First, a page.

Over the last few weeks I’ve noticed fewer and fewer people wearing masks when they’re in stores. Several times I’ve been the only one wearing a mask when I stopped at a small business of convenience. At first, I didn’t like masks because no matter what brand I bought the things were always trying to rip my ears off. They hurt, and I hated them for that. But then my sister, Craftster, sent me her homemade masks. They are larger to begin with, but also have adjustable ear loops. Ah, the difference is amazing. I can only liken it to switching from shoes that are a size too small to a pair that are so comfortable that you can’t tell you’re wearing them.
I suspect that the virus is smaller than the weave of store-bought paper and homemade cloth masks, so perhaps such facewear doesn’t really help. But the inclusion of them as part of social attire serves as a reminder to keep your distance from others, and that definitely helps.
I’m not sure what the argument is about Constitutional rights. Our Constitution doesn’t mention masks or even clothing. And that’s how I now view masks, as part of clothes. Whenever I go out, or meet people, I put on a mask just as I put on sunglasses and a hat. It’s clothing.
We wear clothes for protection. Sure, there’s a whole industry about fashion, most of which is not necessarily based on the actual function of clothing, but hey, if we need to wear them anyway, might as well look good! But originally, and still, we wear garments to keep from getting sunburned, and windburned, and frozen, and, to a lesser degree of success, keeping bugs off our bodies. The only time I wear jeans is when I visit my daughter; the thicker material works better than regular pants at preventing her excited dogs from scratching my legs.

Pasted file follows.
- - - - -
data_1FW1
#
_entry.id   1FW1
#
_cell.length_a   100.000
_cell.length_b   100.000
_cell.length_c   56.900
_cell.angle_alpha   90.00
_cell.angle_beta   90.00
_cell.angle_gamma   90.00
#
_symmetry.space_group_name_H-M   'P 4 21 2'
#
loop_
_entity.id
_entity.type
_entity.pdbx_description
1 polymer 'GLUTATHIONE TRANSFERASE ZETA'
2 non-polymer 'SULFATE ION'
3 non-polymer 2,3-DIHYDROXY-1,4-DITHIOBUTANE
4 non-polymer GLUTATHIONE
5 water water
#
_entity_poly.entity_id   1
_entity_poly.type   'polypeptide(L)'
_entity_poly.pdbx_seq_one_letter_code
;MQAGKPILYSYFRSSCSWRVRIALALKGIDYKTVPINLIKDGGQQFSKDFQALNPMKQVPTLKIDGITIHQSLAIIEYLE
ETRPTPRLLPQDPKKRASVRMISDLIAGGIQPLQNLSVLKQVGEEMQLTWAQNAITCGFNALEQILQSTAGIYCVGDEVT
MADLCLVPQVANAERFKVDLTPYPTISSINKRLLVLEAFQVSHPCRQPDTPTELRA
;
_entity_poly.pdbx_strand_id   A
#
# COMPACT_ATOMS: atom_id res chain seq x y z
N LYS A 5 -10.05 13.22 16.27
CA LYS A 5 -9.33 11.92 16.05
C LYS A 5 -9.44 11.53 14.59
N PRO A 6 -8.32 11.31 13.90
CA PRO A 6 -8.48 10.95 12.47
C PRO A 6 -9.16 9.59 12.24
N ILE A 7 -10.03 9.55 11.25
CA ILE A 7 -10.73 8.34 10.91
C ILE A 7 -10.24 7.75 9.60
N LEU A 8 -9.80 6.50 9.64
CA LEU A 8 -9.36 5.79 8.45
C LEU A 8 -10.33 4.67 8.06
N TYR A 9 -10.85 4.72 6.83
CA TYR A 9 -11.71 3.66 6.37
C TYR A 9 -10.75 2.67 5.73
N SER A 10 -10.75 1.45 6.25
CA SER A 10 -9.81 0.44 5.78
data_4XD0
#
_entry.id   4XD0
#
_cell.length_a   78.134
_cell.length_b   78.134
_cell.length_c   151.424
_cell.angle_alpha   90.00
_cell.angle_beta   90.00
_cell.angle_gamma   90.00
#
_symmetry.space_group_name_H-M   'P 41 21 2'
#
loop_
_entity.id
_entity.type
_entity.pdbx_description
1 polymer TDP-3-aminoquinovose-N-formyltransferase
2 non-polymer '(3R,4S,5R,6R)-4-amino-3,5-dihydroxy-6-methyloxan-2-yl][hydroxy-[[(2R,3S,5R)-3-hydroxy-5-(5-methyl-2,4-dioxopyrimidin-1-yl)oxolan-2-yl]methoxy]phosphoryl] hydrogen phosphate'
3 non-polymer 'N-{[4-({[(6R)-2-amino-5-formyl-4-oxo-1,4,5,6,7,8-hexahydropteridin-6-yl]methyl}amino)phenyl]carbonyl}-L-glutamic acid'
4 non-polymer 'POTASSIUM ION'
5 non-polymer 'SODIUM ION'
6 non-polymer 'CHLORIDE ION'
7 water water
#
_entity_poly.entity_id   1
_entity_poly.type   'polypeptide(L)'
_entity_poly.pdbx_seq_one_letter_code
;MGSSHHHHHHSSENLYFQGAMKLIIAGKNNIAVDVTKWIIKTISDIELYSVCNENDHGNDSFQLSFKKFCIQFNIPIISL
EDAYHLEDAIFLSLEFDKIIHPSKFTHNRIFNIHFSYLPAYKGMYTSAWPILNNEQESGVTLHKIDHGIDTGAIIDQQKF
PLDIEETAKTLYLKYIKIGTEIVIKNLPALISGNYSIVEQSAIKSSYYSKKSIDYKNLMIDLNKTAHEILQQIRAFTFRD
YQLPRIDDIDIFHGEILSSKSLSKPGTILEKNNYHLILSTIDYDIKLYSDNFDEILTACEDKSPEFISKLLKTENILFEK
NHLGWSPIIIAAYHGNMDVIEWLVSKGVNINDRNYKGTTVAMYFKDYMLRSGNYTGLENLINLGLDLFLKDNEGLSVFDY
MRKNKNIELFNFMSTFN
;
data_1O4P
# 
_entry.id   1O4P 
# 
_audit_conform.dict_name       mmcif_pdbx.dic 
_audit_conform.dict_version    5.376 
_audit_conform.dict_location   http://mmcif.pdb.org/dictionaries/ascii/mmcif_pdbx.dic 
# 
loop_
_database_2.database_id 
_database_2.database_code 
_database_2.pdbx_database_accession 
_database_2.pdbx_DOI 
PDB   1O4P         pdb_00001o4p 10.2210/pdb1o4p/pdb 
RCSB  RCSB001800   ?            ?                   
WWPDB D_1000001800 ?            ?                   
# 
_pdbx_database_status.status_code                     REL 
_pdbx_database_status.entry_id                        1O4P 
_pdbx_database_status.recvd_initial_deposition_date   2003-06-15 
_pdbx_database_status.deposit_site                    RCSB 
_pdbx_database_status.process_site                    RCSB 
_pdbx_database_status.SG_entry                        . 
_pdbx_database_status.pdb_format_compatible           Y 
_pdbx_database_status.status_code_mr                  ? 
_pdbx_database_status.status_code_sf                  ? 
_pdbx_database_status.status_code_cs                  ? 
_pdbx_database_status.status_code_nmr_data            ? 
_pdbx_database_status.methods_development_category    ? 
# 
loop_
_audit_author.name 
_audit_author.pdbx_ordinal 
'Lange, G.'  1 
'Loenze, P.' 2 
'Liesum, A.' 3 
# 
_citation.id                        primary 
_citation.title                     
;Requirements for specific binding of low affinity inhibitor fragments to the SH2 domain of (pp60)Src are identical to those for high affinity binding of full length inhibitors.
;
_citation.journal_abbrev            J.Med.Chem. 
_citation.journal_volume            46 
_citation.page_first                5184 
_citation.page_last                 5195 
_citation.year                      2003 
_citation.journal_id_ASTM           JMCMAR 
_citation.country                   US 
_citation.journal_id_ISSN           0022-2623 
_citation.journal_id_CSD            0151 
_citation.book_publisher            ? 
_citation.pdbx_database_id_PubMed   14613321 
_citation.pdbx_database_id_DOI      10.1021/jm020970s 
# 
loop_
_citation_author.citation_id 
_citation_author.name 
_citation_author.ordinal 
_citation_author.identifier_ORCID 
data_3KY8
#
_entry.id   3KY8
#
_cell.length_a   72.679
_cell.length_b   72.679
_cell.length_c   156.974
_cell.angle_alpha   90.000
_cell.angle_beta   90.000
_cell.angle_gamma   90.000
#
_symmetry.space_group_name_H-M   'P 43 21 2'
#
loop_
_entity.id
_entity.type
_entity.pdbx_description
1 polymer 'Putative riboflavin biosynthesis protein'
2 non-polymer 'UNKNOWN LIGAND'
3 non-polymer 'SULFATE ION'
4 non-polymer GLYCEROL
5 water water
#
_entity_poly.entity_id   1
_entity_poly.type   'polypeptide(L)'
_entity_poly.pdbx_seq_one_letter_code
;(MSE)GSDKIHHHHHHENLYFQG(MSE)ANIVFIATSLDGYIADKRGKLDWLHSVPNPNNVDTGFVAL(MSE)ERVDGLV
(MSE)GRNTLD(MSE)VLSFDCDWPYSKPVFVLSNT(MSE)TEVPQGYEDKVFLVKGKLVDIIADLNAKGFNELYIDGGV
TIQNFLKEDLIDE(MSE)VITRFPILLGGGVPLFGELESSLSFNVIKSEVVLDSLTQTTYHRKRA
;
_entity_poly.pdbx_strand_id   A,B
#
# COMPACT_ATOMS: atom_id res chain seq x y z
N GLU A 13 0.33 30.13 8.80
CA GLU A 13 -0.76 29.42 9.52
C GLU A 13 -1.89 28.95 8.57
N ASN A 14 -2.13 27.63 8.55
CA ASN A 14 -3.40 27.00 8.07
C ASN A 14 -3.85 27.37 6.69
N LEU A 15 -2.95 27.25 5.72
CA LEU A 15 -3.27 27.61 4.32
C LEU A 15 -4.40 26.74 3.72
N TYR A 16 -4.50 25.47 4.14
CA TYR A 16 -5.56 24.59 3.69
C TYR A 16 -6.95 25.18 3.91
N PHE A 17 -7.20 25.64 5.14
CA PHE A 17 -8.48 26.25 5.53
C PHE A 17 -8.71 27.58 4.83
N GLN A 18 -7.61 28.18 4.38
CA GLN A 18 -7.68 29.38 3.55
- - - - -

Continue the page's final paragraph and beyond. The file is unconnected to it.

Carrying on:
Just the other day, a guy showed up to deliver a new deep freezer. My wife’s old one (only two years old) had stopped working, and she didn’t discover that until the food in it was not only room temperature but summer garage temperature. I don’t want to know or think about how much money she threw away.
I put my mask on and opened the garage door, and he greeted me without a mask. He saw that I was wearing one and assured me that he’d gotten the shot. I thanked him, and then said that it didn’t matter, that I didn’t want to catch anything, not Covid, the flu, a cold, or even a nose full of pollen. He looked distractedly amused by that. After he took the old freezer out and installed the new one, he reached to shake my hand, and I shook it. Then after I used a knuckle to push the button to close the garage door, I washed my hand for a double-Monk: 40 seconds, and with bar soap.
I keep expecting, in all my shopping at many stores, to be challenged, even yelled at, by some other customer who thinks I should not be wearing a mask. I’ll curse any individual to the middle level of Dante’s hell for that nonsensical opinion. So far that hasn’t happened, but I expect it, and so I want to have a hat made that reads, I DON’T WANT TO CATCH ANYTHING, and I’ll do that every time I leave the house, and I’ll point to it if ever I’m accosted. I haven’t had it made yet, but I designed it with a photo program, and printed a copy for whatever shop I find that can make it.
If I can be arrested for walking around nude, I should as least be detained and even cited for walking around without a mask.